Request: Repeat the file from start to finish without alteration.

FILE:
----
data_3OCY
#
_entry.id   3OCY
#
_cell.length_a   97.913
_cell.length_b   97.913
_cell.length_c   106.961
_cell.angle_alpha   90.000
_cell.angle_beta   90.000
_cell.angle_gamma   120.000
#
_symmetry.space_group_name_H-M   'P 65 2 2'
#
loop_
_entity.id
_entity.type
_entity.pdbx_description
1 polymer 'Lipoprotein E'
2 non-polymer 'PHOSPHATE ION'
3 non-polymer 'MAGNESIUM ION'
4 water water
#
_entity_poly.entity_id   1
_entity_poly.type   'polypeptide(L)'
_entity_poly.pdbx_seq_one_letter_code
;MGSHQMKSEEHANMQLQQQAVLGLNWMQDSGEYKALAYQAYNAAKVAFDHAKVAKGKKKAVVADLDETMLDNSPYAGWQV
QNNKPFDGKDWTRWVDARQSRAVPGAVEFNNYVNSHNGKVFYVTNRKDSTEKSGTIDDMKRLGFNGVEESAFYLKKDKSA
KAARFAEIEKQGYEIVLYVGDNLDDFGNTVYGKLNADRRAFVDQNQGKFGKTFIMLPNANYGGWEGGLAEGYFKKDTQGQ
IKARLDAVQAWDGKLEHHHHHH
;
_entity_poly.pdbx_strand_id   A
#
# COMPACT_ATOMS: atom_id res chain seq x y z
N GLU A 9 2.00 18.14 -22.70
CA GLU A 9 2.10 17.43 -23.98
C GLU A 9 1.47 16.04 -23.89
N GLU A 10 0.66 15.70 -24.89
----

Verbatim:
data_3OCY
#
_entry.id   3OCY
#
_cell.length_a   97.913
_cell.length_b   97.913
_cell.length_c   106.961
_cell.angle_alpha   90.000
_cell.angle_beta   90.000
_cell.angle_gamma   120.000
#
_symmetry.space_group_name_H-M   'P 65 2 2'
#
loop_
_entity.id
_entity.type
_entity.pdbx_description
1 polymer 'Lipoprotein E'
2 non-polymer 'PHOSPHATE ION'
3 non-polymer 'MAGNESIUM ION'
4 water water
#
_entity_poly.entity_id   1
_entity_poly.type   'polypeptide(L)'
_entity_poly.pdbx_seq_one_letter_code
;MGSHQMKSEEHANMQLQQQAVLGLNWMQDSGEYKALAYQAYNAAKVAFDHAKVAKGKKKAVVADLDETMLDNSPYAGWQV
QNNKPFDGKDWTRWVDARQSRAVPGAVEFNNYVNSHNGKVFYVTNRKDSTEKSGTIDDMKRLGFNGVEESAFYLKKDKSA
KAARFAEIEKQGYEIVLYVGDNLDDFGNTVYGKLNADRRAFVDQNQGKFGKTFIMLPNANYGGWEGGLAEGYFKKDTQGQ
IKARLDAVQAWDGKLEHHHHHH
;
_entity_poly.pdbx_strand_id   A
#
# COMPACT_ATOMS: atom_id res chain seq x y z
N GLU A 9 2.00 18.14 -22.70
CA GLU A 9 2.10 17.43 -23.98
C GLU A 9 1.47 16.04 -23.89
N GLU A 10 0.66 15.70 -24.89